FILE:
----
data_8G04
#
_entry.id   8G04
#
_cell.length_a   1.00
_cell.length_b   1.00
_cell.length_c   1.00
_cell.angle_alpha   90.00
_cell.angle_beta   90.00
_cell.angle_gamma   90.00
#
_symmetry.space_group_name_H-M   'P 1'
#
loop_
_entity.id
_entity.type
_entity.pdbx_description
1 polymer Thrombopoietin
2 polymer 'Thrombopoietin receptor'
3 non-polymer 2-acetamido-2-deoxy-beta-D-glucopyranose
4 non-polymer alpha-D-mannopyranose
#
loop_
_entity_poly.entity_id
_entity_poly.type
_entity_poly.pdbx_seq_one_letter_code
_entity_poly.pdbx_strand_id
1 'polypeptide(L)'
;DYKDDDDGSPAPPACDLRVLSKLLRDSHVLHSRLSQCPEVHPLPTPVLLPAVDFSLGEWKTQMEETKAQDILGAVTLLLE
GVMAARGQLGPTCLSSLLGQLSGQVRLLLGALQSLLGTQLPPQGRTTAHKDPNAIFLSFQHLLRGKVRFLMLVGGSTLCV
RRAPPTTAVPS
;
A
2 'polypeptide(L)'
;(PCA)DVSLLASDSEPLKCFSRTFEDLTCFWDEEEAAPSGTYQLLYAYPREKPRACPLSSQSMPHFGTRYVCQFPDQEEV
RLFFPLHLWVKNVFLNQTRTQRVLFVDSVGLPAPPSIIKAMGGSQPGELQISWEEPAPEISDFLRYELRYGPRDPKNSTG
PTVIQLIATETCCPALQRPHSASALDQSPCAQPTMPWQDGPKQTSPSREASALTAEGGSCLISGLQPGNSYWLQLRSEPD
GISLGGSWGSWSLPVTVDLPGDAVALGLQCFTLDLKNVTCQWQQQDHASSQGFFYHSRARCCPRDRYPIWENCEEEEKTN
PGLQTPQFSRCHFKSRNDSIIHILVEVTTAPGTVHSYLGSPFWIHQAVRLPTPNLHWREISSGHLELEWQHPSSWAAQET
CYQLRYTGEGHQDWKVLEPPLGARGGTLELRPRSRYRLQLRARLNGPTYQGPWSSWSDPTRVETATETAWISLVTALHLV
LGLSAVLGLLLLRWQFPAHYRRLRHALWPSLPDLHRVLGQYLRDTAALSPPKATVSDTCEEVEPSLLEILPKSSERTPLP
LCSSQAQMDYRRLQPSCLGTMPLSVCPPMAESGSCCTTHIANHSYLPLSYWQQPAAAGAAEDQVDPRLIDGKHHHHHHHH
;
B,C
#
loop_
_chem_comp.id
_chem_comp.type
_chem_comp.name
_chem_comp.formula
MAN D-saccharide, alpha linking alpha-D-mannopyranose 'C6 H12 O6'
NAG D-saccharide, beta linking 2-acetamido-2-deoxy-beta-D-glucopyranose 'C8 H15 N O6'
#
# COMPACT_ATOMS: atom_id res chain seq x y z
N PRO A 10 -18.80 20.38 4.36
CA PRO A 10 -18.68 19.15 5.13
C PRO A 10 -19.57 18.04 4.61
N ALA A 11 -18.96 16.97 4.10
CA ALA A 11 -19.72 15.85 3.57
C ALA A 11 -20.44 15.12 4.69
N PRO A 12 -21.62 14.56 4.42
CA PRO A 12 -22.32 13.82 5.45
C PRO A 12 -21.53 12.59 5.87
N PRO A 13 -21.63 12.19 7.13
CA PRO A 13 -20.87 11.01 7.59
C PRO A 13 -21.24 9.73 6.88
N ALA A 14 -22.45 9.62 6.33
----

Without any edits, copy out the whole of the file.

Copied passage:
data_8G04
#
_entry.id   8G04
#
_cell.length_a   1.00
_cell.length_b   1.00
_cell.length_c   1.00
_cell.angle_alpha   90.00
_cell.angle_beta   90.00
_cell.angle_gamma   90.00
#
_symmetry.space_group_name_H-M   'P 1'
#
loop_
_entity.id
_entity.type
_entity.pdbx_description
1 polymer Thrombopoietin
2 polymer 'Thrombopoietin receptor'
3 non-polymer 2-acetamido-2-deoxy-beta-D-glucopyranose
4 non-polymer alpha-D-mannopyranose
#
loop_
_entity_poly.entity_id
_entity_poly.type
_entity_poly.pdbx_seq_one_letter_code
_entity_poly.pdbx_strand_id
1 'polypeptide(L)'
;DYKDDDDGSPAPPACDLRVLSKLLRDSHVLHSRLSQCPEVHPLPTPVLLPAVDFSLGEWKTQMEETKAQDILGAVTLLLE
GVMAARGQLGPTCLSSLLGQLSGQVRLLLGALQSLLGTQLPPQGRTTAHKDPNAIFLSFQHLLRGKVRFLMLVGGSTLCV
RRAPPTTAVPS
;
A
2 'polypeptide(L)'
;(PCA)DVSLLASDSEPLKCFSRTFEDLTCFWDEEEAAPSGTYQLLYAYPREKPRACPLSSQSMPHFGTRYVCQFPDQEEV
RLFFPLHLWVKNVFLNQTRTQRVLFVDSVGLPAPPSIIKAMGGSQPGELQISWEEPAPEISDFLRYELRYGPRDPKNSTG
PTVIQLIATETCCPALQRPHSASALDQSPCAQPTMPWQDGPKQTSPSREASALTAEGGSCLISGLQPGNSYWLQLRSEPD
GISLGGSWGSWSLPVTVDLPGDAVALGLQCFTLDLKNVTCQWQQQDHASSQGFFYHSRARCCPRDRYPIWENCEEEEKTN
PGLQTPQFSRCHFKSRNDSIIHILVEVTTAPGTVHSYLGSPFWIHQAVRLPTPNLHWREISSGHLELEWQHPSSWAAQET
CYQLRYTGEGHQDWKVLEPPLGARGGTLELRPRSRYRLQLRARLNGPTYQGPWSSWSDPTRVETATETAWISLVTALHLV
LGLSAVLGLLLLRWQFPAHYRRLRHALWPSLPDLHRVLGQYLRDTAALSPPKATVSDTCEEVEPSLLEILPKSSERTPLP
LCSSQAQMDYRRLQPSCLGTMPLSVCPPMAESGSCCTTHIANHSYLPLSYWQQPAAAGAAEDQVDPRLIDGKHHHHHHHH
;
B,C
#
loop_
_chem_comp.id
_chem_comp.type
_chem_comp.name
_chem_comp.formula
MAN D-saccharide, alpha linking alpha-D-mannopyranose 'C6 H12 O6'
NAG D-saccharide, beta linking 2-acetamido-2-deoxy-beta-D-glucopyranose 'C8 H15 N O6'
#
# COMPACT_ATOMS: atom_id res chain seq x y z
N PRO A 10 -18.80 20.38 4.36
CA PRO A 10 -18.68 19.15 5.13
C PRO A 10 -19.57 18.04 4.61
N ALA A 11 -18.96 16.97 4.10
CA ALA A 11 -19.72 15.85 3.57
C ALA A 11 -20.44 15.12 4.69
N PRO A 12 -21.62 14.56 4.42
CA PRO A 12 -22.32 13.82 5.45
C PRO A 12 -21.53 12.59 5.87
N PRO A 13 -21.63 12.19 7.13
CA PRO A 13 -20.87 11.01 7.59
C PRO A 13 -21.24 9.73 6.88
N ALA A 14 -22.45 9.62 6.33